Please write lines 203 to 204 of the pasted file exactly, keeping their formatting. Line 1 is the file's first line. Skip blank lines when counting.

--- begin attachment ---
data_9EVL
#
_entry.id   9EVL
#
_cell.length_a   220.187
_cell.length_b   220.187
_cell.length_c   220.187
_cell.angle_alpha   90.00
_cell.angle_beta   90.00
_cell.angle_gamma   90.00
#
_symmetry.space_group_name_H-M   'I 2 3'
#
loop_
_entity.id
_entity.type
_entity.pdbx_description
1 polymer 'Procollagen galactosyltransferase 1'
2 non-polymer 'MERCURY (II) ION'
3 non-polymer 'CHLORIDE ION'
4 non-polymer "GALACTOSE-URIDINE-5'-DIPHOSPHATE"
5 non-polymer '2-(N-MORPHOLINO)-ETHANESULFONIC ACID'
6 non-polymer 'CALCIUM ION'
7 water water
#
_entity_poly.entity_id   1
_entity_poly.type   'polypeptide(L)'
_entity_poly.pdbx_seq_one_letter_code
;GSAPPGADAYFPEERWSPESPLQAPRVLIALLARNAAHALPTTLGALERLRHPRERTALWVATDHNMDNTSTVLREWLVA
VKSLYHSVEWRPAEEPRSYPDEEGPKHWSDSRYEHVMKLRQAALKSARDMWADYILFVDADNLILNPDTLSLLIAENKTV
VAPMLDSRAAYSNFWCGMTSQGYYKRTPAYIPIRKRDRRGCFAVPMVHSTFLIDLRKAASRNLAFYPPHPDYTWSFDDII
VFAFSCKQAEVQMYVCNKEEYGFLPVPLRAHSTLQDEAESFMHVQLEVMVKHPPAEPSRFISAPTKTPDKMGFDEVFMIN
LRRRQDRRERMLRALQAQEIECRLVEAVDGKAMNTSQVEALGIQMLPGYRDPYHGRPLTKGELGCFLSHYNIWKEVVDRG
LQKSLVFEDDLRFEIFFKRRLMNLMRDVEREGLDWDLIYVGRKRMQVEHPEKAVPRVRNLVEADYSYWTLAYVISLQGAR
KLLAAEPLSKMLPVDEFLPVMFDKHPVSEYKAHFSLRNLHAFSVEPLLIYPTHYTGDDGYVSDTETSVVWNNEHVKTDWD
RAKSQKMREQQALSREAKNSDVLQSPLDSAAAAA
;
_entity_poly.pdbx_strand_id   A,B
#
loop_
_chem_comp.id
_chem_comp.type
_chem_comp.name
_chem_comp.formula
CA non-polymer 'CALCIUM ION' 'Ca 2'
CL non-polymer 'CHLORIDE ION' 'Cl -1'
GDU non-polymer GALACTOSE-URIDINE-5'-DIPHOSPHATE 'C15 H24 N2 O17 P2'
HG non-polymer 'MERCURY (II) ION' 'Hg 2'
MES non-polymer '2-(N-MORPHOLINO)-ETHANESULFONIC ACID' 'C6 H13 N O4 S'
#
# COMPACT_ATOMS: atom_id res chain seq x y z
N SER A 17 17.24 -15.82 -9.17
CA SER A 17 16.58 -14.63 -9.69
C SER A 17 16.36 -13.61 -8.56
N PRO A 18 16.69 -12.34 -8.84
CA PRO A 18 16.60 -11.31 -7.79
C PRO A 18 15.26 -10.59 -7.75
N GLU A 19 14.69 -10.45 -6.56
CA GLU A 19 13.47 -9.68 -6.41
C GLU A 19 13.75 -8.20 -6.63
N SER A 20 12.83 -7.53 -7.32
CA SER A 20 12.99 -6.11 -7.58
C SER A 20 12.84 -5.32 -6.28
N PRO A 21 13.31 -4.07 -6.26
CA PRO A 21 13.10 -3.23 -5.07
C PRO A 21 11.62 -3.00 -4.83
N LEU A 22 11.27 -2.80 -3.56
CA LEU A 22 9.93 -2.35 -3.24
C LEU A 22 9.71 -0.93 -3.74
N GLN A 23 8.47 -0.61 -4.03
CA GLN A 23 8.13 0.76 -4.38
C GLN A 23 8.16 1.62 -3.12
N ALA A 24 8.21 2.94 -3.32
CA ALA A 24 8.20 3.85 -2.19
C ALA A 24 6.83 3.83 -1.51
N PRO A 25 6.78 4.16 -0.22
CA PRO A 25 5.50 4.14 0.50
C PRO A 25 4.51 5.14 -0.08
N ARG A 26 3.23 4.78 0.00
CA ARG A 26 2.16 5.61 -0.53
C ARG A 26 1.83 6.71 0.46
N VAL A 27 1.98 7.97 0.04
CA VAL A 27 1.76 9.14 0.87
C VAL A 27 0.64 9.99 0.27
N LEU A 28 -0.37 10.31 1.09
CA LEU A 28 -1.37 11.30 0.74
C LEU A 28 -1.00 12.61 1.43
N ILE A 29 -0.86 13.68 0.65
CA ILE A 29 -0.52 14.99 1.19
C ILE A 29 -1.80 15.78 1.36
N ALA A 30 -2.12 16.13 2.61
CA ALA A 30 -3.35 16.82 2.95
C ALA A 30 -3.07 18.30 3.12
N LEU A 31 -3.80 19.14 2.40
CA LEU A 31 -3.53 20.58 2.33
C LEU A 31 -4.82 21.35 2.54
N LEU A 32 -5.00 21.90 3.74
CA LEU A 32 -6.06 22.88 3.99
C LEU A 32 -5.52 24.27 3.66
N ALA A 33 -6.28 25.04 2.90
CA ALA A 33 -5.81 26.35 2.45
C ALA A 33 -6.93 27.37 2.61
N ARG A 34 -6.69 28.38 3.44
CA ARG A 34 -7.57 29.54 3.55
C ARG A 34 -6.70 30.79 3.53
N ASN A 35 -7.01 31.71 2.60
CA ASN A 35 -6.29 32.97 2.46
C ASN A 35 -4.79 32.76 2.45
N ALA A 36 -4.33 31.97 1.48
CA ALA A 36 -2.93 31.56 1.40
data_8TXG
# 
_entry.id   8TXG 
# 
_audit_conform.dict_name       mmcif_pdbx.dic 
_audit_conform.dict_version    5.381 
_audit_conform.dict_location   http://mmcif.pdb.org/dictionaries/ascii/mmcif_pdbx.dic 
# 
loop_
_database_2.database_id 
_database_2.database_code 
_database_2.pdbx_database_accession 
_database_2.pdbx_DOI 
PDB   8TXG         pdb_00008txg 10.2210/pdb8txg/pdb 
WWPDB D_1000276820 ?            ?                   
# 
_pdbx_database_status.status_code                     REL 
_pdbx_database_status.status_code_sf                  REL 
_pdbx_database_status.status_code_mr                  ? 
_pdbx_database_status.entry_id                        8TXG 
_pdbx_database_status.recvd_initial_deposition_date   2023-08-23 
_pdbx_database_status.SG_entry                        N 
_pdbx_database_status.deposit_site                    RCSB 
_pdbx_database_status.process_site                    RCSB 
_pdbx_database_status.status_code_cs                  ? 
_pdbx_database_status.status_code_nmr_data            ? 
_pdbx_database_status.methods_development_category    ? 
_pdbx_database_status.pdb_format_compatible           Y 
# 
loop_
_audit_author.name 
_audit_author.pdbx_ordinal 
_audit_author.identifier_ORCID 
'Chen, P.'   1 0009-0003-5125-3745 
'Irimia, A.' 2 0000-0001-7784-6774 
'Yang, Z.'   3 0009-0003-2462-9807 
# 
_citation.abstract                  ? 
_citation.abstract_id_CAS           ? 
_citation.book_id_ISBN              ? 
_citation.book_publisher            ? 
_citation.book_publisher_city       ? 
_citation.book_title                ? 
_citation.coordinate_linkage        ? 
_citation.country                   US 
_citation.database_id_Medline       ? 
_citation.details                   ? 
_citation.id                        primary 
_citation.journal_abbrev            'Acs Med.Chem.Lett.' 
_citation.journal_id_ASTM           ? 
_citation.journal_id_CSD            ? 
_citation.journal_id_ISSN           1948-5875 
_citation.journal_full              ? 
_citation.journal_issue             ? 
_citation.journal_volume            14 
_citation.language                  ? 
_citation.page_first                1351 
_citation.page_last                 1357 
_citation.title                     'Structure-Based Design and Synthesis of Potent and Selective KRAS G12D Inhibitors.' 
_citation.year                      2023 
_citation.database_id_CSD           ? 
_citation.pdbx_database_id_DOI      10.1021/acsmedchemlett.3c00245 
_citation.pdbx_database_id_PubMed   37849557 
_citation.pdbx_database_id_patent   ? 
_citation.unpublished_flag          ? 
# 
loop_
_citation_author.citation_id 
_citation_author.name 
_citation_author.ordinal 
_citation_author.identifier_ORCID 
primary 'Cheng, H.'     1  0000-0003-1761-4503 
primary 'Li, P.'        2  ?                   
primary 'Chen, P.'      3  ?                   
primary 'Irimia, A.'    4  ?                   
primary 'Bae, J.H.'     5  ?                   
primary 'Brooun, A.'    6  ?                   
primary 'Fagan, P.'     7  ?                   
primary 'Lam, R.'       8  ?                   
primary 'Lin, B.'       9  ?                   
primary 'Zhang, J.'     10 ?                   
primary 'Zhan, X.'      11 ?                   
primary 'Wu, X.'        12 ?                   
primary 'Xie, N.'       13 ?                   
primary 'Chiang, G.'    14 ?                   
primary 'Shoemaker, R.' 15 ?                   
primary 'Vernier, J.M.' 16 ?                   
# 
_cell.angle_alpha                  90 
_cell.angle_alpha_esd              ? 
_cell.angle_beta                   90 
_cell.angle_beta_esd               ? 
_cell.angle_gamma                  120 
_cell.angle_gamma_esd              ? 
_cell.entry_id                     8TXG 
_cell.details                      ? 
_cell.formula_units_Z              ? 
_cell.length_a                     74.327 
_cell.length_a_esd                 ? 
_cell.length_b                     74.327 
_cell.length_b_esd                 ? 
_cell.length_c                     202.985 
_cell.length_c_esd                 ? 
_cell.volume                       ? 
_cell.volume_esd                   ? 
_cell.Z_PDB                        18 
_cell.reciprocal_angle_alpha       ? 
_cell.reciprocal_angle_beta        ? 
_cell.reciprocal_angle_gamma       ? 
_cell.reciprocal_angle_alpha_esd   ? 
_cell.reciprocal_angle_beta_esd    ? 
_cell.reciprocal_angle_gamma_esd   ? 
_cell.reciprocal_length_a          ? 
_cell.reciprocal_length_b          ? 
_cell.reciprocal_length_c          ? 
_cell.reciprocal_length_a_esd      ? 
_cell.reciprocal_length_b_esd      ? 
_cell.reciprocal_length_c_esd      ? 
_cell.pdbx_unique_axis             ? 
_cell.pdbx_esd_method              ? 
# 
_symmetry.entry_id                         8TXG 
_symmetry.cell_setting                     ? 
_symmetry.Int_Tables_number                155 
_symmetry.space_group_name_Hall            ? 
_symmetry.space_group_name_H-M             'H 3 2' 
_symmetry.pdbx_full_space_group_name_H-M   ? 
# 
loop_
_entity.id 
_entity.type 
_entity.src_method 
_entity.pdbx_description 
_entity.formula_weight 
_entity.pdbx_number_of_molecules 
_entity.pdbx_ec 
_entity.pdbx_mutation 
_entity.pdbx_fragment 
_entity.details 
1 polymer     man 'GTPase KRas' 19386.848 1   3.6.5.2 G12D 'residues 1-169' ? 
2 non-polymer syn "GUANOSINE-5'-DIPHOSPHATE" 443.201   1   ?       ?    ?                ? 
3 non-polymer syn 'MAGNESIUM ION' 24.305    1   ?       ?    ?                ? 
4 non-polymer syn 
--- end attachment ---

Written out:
_cell.angle_gamma                  120 
_cell.angle_gamma_esd              ? 